What Is Rihanna's "American Oxygen" About? 3 Theories For The Patriotic Anthem
Breathe out, breathe in. That's how I’m presently coping with the fact that Rihanna has yet to release her eighth album, R8. Initially, I didn't mind her taking longer to complete this album than she usually does, but the way she's been rolling out these singles lately has me feeling exceptionally antsy. Anyway, unless you've been vacationing on another planet, you've already realized my previous breathing reference has absolutely nothing to do with me working on my Lamaze certification and everything to do with Rihanna's latest song "American Oxygen." It's a strikingly sentimental ballad that managed to stop me from bopping to "Bitch Better Have My Money" long enough to give it a thorough lyrical analysis and a thumbs up.
In the event that you haven't listened to "American Oxygen," let me just point out that your to-do list priorities are obviously all screwy so get it together — STAT. Otherwise, how else will you be able to obsess over the lyrics and participate in a feverish debate over what the song means? So far, it seems that everyone has surmised that “American Oxygen” is strictly a patriotic anthem brimming with inspiration, but Rih's a mutli-layered woman so that can't be the only meaning, right?
She's Explaining Why She Paced Herself Between Albums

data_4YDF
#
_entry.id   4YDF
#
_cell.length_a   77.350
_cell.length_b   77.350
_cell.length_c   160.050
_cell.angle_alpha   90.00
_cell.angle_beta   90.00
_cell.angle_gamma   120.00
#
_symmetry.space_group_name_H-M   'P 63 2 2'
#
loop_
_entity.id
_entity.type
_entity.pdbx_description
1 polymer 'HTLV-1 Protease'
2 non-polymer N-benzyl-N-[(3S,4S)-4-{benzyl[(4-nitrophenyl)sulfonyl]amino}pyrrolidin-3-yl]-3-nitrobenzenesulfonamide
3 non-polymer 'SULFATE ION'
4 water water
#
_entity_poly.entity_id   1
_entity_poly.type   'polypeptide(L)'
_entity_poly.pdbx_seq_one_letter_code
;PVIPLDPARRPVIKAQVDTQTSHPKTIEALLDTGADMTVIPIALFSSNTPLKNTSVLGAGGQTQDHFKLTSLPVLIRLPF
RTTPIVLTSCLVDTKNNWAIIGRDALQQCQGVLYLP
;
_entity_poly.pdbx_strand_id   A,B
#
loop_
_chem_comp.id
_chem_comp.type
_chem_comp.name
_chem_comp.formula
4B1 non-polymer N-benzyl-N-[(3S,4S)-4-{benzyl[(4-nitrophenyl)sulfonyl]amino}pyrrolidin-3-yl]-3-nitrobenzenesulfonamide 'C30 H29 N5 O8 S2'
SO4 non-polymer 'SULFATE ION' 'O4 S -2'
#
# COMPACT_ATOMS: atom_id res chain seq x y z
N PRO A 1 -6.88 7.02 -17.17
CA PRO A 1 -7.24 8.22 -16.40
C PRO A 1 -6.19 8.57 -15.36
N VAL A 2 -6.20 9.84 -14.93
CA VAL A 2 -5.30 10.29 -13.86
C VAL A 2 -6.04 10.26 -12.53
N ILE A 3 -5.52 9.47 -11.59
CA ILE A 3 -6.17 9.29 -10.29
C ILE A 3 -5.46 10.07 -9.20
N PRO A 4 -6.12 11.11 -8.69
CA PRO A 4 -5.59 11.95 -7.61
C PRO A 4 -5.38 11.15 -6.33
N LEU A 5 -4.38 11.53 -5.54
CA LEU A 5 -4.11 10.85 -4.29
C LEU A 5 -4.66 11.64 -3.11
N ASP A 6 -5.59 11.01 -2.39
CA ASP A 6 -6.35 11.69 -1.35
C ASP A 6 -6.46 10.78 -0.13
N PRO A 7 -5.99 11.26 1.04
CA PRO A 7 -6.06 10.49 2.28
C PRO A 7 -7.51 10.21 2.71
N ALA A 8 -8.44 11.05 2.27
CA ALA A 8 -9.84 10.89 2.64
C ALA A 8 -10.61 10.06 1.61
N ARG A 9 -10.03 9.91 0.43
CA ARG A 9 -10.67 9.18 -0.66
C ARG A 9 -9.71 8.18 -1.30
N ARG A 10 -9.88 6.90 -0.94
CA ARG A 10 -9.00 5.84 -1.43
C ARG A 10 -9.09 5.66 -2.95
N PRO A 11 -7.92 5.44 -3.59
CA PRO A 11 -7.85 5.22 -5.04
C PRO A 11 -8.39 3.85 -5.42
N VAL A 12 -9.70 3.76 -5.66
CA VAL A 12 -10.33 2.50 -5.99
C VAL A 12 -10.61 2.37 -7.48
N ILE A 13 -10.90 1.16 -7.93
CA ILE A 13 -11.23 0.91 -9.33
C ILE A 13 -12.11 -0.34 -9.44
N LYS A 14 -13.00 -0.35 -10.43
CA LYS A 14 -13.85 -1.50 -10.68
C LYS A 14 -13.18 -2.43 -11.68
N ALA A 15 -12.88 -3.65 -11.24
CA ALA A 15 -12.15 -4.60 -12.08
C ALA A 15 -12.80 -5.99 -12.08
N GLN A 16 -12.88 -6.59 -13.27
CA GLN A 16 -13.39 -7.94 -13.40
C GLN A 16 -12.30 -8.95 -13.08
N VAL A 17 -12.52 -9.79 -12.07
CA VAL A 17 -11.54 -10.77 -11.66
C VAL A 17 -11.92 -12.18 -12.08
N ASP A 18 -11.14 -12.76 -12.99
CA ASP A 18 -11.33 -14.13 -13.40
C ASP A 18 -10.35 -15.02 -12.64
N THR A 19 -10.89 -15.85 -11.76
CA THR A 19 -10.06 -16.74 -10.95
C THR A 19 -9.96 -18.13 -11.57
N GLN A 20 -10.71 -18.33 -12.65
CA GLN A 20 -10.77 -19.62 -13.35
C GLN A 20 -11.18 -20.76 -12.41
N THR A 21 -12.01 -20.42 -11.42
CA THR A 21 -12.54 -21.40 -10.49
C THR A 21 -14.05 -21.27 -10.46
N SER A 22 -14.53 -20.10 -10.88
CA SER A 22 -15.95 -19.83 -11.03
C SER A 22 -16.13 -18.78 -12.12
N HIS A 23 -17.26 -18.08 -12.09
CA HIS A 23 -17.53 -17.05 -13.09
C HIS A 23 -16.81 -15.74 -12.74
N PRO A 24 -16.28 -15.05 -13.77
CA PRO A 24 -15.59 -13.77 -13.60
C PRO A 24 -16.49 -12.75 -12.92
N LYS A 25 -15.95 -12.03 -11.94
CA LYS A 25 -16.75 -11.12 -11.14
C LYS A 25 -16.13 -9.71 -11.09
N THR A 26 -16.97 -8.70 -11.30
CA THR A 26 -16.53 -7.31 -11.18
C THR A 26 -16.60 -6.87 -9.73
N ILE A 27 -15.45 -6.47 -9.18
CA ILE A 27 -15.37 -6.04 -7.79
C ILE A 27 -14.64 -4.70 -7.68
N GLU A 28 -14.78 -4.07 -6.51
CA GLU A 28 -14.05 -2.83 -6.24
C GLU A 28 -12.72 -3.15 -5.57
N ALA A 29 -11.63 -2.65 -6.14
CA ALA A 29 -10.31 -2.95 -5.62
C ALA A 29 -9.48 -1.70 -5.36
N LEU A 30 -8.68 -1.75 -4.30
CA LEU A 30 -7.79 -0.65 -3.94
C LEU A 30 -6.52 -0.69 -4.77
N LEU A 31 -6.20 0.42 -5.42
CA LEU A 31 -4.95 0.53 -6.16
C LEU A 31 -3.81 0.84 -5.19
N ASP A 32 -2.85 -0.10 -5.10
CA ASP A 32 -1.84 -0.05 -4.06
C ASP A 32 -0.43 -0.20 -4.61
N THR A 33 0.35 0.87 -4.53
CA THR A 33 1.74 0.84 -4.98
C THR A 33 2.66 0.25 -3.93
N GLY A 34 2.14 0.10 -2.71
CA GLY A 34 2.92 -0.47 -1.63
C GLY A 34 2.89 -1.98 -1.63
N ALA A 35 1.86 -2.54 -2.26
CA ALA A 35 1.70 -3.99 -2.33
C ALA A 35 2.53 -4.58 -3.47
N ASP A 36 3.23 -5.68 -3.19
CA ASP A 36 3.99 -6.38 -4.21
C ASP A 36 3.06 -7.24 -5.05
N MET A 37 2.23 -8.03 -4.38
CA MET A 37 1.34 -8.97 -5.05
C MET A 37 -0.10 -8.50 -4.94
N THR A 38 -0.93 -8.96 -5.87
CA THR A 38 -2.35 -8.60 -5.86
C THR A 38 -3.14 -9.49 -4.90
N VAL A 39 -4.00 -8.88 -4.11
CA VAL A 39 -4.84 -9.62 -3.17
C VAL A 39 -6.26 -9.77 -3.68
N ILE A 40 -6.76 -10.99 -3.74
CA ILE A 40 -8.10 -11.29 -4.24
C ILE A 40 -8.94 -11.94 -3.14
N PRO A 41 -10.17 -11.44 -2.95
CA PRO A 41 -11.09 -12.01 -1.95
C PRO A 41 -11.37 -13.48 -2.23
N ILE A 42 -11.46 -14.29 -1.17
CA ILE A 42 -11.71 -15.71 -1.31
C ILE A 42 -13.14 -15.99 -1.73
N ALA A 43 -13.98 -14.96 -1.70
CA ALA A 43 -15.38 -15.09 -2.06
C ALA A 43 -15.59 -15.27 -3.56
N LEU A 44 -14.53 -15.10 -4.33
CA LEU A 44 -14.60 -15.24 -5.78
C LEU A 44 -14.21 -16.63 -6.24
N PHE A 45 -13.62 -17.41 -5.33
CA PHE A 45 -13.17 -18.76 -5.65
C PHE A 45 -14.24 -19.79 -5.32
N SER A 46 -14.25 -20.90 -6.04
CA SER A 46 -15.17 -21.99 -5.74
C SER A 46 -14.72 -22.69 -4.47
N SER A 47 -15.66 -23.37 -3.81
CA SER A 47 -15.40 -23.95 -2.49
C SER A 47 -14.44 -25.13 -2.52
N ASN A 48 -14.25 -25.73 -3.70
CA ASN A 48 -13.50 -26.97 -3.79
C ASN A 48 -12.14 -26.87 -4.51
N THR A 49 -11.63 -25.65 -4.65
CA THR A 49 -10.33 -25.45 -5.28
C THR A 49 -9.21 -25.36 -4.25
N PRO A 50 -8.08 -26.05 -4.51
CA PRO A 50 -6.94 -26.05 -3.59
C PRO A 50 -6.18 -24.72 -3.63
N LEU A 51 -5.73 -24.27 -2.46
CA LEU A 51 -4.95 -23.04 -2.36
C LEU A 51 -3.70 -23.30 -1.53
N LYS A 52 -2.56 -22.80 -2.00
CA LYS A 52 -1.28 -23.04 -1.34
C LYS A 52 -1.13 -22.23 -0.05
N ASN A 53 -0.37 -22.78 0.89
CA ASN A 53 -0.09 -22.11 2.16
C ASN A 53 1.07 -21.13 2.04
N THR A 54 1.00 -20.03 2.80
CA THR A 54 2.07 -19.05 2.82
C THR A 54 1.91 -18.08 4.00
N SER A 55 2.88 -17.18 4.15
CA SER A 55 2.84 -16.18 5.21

Frankly the chorus of "American Oxygen" sounds like Rih was feeling winded after having released seven albums in seven years: "Breathe out, breathe in/American oxygen/Every breath I breathe/Chasin’ this American dream/Breathe out, breathe in/American oxygen."
TIDAL Is About To Consume Our Lives
Jay Z delivered a similar reaching-for-the-stars anthem "Empire State of Mind," and now Rihanna's crooning the words, "We sweat for a nickel and a dime/Turn it into an empire," a few days after Beyoncé's "Die With You" debuted on the new streaming service. That empire is TIDAL and if it keeps this up, it will totally rule my life.
She Owns a Ton of American Property
Clearly, this is what she meant by, "This is the new America/We are the new America." That "we" was just so we wouldn't feel bad about not being able to ball out and buy up half a country like she does. Thanks, Rihanna. "We" feel so much better.Images: Giphy (3)